Public trust and confidence in the courts is integral to the credibility of the judicial branch. To be effective at managing trust and confidence, court leaders must be able to maintain an organizational culture that fosters integrity, transparency and accountability for all court processes and proceedings.

Court leaders must be able to carry out the fundamental purposes and responsibilities of the courts. To do this, court leaders must ensure that their courts are meeting these purposes and responsibilities and to aspire to meet several specific goals.

Court leaders play a critical role in caseflow and workflow management for the court, ensuring that court’s work is performed efficiently and to promote the fair and timely resolution of all cases filed. Effective caseflow and workflow management requires that court leaders have a variety of analytic and communication skills.

Courts are complex organizations, which are comprised of an array of departments, units and functions that need to be maintained on an on-going basis to support court operations. Although court leaders may not need to perform all of the various functions, organizational and management competencies should be developed to support whatever functions may be required.

The court leader’s role is not just limited to working internally within the court; it also includes communicating with a wide variety of audiences about the courts and court processes. To be effective, court leaders need to use a variety of communication methods tailored to the nature of the message being conveyed and audience targeted.

Managing and motivating the workforce requires court leaders to not only understand the laws, legal rulings, and policies that guide the courts’ operations but also to be skilled in a number of specific human resource tasks.

Ultimately effective court leadership requires ethical actions. Court leaders must be ethical in order preserve the public’s trust and confidence for the judiciary and the value of rule of law. At a minimum court leaders must uphold the ethical standards demanded of the citizens, but court leaders must also maintain an even higher standard demanded of them as stewards of the judicial process and the institution of the courts. Ethics is th...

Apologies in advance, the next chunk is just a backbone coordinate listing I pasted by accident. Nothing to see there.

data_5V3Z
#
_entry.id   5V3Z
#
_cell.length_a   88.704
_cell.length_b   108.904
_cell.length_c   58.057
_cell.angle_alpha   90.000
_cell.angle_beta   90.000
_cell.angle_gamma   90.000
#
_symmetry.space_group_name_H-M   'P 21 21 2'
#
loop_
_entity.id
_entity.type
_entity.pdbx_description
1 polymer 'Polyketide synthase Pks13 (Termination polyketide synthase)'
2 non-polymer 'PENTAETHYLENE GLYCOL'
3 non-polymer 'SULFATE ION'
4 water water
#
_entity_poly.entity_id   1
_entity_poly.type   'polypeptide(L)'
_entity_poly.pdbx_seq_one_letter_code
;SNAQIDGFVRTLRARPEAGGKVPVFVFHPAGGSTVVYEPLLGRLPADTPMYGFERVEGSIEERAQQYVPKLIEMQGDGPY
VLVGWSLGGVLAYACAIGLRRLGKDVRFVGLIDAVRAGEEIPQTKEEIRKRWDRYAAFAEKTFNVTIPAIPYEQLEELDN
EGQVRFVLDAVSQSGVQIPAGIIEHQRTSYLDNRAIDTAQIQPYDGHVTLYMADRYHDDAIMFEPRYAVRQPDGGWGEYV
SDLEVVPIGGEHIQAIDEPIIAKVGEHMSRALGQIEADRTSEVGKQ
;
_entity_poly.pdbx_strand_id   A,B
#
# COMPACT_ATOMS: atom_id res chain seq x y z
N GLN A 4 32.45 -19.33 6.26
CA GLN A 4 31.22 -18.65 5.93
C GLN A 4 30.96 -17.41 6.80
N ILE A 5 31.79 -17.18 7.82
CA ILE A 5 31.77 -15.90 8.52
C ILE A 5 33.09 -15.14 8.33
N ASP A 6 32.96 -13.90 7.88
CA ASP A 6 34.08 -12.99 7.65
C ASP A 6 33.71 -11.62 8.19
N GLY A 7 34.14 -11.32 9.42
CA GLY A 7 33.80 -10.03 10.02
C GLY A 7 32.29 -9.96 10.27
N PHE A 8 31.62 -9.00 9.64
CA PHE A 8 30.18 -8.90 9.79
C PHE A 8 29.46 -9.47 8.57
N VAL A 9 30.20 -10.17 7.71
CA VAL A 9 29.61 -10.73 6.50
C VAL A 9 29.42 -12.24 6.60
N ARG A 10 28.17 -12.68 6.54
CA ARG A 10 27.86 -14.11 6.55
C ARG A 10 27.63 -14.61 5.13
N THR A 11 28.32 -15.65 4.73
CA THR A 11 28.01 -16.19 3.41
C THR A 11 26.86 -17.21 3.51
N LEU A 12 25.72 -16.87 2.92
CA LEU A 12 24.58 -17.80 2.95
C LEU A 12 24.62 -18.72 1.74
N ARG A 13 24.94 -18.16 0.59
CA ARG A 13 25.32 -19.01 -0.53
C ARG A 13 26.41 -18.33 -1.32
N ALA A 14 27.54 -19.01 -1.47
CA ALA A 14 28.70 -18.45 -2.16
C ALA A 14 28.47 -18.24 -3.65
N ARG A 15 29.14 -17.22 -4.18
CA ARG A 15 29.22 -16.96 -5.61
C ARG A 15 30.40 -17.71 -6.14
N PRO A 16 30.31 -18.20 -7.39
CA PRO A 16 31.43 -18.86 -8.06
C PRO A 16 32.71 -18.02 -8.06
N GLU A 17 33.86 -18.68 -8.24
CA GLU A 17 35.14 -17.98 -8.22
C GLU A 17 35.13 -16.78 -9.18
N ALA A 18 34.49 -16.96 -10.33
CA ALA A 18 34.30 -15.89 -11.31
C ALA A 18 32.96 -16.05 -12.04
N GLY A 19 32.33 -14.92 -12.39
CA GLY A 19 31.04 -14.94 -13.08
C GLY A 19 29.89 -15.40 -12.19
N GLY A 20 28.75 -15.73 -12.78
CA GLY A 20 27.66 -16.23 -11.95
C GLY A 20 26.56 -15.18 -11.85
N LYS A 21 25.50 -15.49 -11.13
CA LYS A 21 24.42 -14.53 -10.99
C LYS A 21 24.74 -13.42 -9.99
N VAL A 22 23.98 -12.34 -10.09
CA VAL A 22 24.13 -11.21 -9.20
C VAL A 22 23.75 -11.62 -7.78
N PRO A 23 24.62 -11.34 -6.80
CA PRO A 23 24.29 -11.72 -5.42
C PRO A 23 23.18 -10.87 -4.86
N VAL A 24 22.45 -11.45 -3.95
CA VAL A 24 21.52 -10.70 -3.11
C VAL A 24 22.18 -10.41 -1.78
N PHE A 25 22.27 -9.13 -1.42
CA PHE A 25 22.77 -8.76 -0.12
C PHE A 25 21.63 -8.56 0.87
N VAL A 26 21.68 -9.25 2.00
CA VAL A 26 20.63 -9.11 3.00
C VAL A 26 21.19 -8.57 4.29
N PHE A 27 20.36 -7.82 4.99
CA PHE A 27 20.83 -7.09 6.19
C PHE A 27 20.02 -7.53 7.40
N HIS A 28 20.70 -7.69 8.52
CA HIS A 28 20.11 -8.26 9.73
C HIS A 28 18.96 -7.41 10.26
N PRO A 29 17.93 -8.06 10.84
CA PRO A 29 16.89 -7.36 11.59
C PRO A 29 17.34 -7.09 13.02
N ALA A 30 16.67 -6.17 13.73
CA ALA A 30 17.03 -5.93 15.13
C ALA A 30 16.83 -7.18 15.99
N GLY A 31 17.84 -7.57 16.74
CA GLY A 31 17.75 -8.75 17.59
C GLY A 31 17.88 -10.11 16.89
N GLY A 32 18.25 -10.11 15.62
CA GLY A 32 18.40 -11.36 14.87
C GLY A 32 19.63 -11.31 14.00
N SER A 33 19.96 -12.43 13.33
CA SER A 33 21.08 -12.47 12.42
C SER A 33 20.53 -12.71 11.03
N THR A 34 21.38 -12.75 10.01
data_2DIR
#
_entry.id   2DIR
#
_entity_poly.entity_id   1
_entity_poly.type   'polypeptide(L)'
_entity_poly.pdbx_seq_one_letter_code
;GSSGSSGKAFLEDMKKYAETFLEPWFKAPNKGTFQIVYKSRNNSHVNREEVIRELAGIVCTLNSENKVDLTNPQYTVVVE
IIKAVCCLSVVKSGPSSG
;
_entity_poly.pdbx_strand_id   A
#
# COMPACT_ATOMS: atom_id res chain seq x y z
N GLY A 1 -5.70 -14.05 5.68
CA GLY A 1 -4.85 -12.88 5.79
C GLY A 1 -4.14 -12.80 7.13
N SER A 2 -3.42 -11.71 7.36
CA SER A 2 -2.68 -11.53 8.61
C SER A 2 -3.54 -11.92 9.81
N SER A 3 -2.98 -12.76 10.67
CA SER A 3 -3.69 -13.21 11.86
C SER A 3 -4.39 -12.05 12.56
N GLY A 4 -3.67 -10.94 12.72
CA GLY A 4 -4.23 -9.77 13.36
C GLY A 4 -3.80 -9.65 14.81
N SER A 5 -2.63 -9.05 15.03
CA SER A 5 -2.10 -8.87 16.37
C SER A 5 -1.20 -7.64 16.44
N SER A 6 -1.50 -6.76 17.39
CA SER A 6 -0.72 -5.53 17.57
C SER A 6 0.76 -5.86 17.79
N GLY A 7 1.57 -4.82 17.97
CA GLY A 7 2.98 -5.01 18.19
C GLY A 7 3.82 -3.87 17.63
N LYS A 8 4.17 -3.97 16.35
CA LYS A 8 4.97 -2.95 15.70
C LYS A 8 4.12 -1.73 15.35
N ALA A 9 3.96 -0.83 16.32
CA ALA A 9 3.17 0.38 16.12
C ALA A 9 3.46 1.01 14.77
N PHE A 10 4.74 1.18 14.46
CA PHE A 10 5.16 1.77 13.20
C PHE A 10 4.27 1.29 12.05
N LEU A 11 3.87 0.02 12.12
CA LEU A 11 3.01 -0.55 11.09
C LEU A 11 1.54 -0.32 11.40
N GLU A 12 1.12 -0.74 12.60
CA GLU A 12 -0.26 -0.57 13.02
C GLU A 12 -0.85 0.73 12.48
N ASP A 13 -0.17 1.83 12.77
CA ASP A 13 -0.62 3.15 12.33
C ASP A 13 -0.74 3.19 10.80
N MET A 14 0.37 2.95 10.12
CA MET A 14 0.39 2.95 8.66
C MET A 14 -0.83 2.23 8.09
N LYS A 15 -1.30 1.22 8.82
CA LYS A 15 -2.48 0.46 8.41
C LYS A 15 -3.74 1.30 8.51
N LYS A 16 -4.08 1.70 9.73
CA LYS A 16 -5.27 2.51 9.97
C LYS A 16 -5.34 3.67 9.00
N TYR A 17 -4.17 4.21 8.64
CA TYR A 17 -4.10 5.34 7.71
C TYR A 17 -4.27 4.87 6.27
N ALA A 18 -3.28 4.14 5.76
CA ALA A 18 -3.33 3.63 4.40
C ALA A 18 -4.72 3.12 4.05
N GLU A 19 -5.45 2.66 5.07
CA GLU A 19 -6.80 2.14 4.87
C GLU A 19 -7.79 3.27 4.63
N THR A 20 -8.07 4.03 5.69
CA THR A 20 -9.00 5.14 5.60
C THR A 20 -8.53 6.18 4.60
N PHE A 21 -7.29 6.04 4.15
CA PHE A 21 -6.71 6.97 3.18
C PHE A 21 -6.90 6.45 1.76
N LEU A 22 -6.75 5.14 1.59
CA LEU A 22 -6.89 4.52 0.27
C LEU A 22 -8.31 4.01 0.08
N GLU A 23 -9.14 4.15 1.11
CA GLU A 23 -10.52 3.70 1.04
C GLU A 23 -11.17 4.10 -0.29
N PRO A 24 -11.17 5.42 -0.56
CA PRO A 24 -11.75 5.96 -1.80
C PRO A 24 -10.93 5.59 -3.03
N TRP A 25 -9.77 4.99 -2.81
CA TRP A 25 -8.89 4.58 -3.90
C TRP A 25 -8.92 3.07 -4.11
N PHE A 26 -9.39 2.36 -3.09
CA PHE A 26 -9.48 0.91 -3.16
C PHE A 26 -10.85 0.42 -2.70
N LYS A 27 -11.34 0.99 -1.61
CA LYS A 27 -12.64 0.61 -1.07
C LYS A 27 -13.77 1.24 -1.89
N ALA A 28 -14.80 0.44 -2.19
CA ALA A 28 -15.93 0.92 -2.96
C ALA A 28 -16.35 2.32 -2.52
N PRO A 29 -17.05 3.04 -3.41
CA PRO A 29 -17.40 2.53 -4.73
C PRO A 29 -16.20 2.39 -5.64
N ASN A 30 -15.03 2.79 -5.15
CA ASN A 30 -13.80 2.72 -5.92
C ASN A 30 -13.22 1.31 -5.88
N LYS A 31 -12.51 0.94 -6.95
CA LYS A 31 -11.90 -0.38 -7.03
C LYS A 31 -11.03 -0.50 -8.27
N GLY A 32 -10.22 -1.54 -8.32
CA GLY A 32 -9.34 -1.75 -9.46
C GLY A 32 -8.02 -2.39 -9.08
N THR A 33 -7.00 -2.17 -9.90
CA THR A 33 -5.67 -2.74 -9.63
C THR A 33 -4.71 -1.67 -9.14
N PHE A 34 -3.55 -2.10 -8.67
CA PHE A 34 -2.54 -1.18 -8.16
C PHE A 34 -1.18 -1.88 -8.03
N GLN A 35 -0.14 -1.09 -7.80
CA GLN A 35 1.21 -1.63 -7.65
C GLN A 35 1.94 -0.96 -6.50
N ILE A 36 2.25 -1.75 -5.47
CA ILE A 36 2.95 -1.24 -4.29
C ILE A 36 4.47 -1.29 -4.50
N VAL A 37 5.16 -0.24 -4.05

Even the most highly skilled court leader needs access to adequate funding, resources, and facilities for effective and efficient court operations. Not only does the court leader need to be able to develop complex plans to secure the necessary resources, he or she must also be able to effectively manage the court’s budgets and resources.

Thinking that the court is performing at its best and knowing it are two different things. Court leaders are accountable to both the judiciary and the public for a well-run court, which means that managers must be able to both effectively measure and manage performance. Skillful collection and analysis of performance information ensures that court managers no longer just think the court is performing well but are able to demonstrate it.

Leadership is an energetic process of creating vision resulting in commitment to a common course and preferred future. Just as there is no one best way to manage courts, there is no best way to be a court leader. Leadership is highly personal – some people are naturally better able than others although everyone can learn good leadership techniques.

A court leader often provides leadership for the court. In doing so, the court leader should develop and promote a strategic vision for the organization by establishing a strategic course for an organization, communicating that direction to internal and external stakeholders and engaging them to work collaboratively toward achieving the organization’s mission.

A court leader needs to be able to manage court operations with consistency and predictability, by providing the guidance and policies for both day-to-day operations and long-term decisions. To do this, the court leader will need to develop and maintain an effective governance structure for the court.